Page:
- If business users don’t care… We are screwed as an industry. Daniel Miessler works through a thought experiment, wondering what would happen if business users realized that getting hacked doesn’t necessarily affect company value. Wouldn’t it be logical from a shareholder perspective to minimize security spend and maximize profit? To be clear, lots of organizations already do this, but I doubt it as a conscious decision not to be secure. Daniel evaluates Apple, Adobe, and the granddaddy of high-profile breaches, TJX – and finds no negative impact from those breaches. Awesome, but we already knew that in a recession people choose cheap underwear over security. It is an interesting concept, and over the long term I believe the impact of breaches is far overblown. But what about in the short term? I’m not sure market value is the best determinant of short-term value – it’s a long-term metric. Instead I would rather try to understand the impact on short-term revenue. Do customers defer deals or reduce spending in the immediate aftermath of a breach? That would be a much more interesting analysis. And I guess we should say a few thank-yous to China and compliance, which are still the engines driving security. – MR
- Techno two-fer: I have taken to calling big data the new normal for databases. One architectural theme I see over and over again for security analysis is the two-headed cluster: Hadoop for analytics and Cassandra/Splunk/Mongo for fast references or lookup. Consider this today’s take on normalization and correlation. Rajat Jain has a very good illustration of this concept with Lambda Architecture for batch data, which balances fast lookup against historic views of data. A batch layer – often Hadoop – computes views on your data as it comes in, and a second parallel high-speed processing layer – in this case Storm – constantly processes the most recent data in near-real-time. This enables the system to accommodate two distinct use cases, with each underlying cluster optimized for its specific task. But this is the first time I have seen such disparate query engines merge results, which will be helpful from a security standpoint. They make it possible to retrieve suspicious event data and all the temporal drill-down data with a single query. Spiffy. – AL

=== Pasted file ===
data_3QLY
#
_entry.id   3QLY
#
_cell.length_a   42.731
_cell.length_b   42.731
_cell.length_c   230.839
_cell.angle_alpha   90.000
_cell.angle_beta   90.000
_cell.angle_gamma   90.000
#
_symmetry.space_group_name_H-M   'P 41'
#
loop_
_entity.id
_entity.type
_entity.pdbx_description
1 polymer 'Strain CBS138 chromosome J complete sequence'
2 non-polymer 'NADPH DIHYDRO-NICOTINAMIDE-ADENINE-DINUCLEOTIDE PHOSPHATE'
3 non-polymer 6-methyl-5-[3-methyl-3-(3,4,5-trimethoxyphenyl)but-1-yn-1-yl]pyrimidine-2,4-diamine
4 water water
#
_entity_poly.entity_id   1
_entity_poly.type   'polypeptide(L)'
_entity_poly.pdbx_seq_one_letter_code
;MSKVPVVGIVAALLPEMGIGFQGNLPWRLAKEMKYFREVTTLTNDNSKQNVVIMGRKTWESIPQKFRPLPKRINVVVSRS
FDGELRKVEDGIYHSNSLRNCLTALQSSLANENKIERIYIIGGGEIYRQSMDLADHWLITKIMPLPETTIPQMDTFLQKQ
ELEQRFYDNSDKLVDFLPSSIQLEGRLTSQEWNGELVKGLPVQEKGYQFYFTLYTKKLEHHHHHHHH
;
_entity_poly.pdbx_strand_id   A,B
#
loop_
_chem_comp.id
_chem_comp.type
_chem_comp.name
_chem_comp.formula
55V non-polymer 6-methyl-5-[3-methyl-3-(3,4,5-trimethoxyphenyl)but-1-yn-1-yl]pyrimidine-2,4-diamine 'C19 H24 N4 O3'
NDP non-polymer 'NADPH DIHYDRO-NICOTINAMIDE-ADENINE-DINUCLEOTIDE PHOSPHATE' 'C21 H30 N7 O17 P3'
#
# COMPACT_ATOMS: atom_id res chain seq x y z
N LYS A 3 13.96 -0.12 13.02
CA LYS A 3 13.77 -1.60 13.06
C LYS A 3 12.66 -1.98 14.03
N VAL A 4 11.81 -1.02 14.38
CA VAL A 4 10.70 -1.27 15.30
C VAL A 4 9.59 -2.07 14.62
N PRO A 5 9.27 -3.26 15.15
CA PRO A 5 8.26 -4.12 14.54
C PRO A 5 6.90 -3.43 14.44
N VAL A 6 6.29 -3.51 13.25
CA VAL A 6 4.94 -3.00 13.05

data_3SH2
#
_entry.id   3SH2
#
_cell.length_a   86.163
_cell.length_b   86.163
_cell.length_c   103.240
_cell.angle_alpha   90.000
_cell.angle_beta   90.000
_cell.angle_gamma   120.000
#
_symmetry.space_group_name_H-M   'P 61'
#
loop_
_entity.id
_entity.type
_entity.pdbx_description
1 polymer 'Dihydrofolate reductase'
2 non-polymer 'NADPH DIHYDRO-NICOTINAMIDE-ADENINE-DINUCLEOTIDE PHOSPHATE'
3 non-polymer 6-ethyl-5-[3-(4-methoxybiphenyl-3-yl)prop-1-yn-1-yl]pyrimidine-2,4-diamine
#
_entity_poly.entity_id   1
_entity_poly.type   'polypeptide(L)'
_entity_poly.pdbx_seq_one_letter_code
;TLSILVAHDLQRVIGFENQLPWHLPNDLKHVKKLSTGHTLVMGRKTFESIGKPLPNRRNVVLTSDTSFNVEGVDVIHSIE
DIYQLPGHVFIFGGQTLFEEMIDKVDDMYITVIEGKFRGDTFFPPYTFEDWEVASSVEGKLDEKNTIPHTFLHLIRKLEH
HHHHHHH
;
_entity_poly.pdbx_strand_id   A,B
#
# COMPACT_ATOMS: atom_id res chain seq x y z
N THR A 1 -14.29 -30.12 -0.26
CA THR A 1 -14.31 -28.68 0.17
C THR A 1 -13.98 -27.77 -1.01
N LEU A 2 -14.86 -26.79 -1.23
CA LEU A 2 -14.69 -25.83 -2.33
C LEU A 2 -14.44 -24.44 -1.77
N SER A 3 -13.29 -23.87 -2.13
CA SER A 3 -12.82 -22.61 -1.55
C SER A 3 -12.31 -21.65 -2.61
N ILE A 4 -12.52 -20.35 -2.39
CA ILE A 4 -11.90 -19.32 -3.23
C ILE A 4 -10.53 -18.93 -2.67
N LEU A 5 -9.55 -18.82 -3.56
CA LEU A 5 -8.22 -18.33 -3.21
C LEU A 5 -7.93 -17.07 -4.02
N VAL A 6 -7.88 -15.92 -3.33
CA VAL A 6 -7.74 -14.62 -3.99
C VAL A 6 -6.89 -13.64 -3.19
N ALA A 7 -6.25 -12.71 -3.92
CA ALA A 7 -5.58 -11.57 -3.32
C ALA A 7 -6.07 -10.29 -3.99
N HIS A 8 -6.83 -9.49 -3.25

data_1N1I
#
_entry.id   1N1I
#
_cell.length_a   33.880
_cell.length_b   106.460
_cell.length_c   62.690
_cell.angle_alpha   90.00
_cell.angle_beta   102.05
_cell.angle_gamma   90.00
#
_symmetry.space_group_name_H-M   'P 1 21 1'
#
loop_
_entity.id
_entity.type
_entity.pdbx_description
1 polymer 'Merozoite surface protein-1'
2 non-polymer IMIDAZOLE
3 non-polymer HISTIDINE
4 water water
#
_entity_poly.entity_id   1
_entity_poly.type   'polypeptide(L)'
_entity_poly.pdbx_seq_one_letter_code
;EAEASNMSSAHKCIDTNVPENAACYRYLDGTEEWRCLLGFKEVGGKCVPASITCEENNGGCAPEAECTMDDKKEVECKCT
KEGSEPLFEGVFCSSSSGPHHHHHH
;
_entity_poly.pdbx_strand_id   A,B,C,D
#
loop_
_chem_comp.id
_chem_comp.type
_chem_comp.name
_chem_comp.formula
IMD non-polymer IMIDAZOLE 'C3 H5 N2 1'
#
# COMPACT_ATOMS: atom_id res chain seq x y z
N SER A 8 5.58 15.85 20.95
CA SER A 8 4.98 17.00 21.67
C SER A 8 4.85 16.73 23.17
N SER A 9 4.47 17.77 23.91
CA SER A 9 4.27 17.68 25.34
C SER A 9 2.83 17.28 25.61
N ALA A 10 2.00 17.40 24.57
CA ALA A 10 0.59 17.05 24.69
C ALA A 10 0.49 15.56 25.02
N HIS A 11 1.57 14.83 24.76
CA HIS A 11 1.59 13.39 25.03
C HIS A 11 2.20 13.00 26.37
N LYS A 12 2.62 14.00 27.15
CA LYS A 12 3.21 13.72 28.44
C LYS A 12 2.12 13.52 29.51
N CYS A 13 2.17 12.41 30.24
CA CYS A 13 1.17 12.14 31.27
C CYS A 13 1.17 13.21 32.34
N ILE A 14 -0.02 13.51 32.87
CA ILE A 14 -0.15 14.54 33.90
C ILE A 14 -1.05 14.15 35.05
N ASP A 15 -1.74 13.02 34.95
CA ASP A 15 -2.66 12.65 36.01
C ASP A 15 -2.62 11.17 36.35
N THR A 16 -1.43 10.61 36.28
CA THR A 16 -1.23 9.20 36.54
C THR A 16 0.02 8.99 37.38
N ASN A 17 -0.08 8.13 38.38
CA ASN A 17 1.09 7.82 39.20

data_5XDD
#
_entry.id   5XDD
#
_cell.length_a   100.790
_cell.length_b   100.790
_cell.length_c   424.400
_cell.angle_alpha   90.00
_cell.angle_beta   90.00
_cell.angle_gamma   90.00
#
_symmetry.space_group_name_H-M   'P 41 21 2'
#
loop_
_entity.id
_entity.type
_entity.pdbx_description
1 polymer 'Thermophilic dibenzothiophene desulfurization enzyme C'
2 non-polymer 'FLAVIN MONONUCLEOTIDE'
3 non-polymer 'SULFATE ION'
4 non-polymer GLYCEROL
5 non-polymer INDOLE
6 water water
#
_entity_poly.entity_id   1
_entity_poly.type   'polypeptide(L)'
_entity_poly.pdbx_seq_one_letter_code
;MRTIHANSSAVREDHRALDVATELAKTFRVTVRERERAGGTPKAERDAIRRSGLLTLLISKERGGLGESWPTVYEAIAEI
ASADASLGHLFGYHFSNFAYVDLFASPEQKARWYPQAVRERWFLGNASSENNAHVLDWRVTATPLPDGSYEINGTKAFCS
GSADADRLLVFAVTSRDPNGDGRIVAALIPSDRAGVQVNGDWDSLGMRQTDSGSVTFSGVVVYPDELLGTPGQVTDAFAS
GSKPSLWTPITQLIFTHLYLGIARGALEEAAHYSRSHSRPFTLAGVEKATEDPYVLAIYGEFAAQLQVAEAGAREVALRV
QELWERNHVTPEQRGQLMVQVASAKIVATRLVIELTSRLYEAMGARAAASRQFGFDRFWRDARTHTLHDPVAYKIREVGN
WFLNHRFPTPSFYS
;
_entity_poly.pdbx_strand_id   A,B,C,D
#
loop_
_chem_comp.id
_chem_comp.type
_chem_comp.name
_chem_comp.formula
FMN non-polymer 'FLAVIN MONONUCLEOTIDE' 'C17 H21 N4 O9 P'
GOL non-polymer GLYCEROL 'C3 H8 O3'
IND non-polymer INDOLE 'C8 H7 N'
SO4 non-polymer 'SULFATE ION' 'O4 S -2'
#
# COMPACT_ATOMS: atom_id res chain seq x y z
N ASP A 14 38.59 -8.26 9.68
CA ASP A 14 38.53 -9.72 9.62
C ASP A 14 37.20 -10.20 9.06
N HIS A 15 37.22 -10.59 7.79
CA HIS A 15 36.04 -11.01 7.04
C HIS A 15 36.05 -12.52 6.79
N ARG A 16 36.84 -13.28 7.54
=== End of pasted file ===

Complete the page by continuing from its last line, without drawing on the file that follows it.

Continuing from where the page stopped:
- Malware on higher ed networks? Thanks, Captain Obvious! To push their secure DNS services in the education market, the folks at OpenDNS did an analysis that showed higher education networks are 300% more likely to contain malware. Can you hear the collective grunt from all the folks in those institutions tasked with protecting those networks? Talk about a job you can’t win. The customers are students, and you can’t tell them no. They are BYOD, by definition. Research is performed in an open and collaborative fashion, so there is no perimeter. Oh, and even if you train everybody to be smart, in 4 years most of them will be gone and you will have a brand-new set of teenagers to deal with. You can only hope to catch the infection before it spreads too far. Will blocking malware at the network layer help? I’d say yes, but discussing higher ed networks as if they should be expected to be clean is, well… uneducated. – MR
- An art of work: This trend toward infographics as a means to spin security news into picture format so you don’t need to think too much, needs to stop. But what is even worse than an infographic? An animated infographic! Google released just such a thing with their Digital Attack Map with which I believe they are trying to paint a picture of where digital attacks come from and where their targets reside. If you stand back and don’t read the fine print it almost looks like useful data! Alas, if you do read the text you learn that more than half the time we only know half the picture, and some of the time we know none of the picture. The rest is a rounding error. I think Slate has it right: the only reason you spend time and money on a tool like this is that you have an agenda to push. Well, that and a latent desire to turn data into abstract impressionism. – AL
- Put on your White Hat for safer browsing: Kudos to our friends at WhiteHat Security, who introduced the Aviator browser this week. It is initially available for OS X (when was the last time you heard of a general purpose web app available for Macs before Windows?), but they will have Windows and Linux versions if the beta checks out. Basically they turned on the security that most current browsers have off by default. They aren’t beholden to ad networks (like some other browsers, ahem, Chrome), so they can block tracking and the like. And some of the savviest web security folks we know use it religiously. I am just glad they finally put it out there so we can use it too. I have already downloaded it, and will be checking it out for the rest of the week. – MR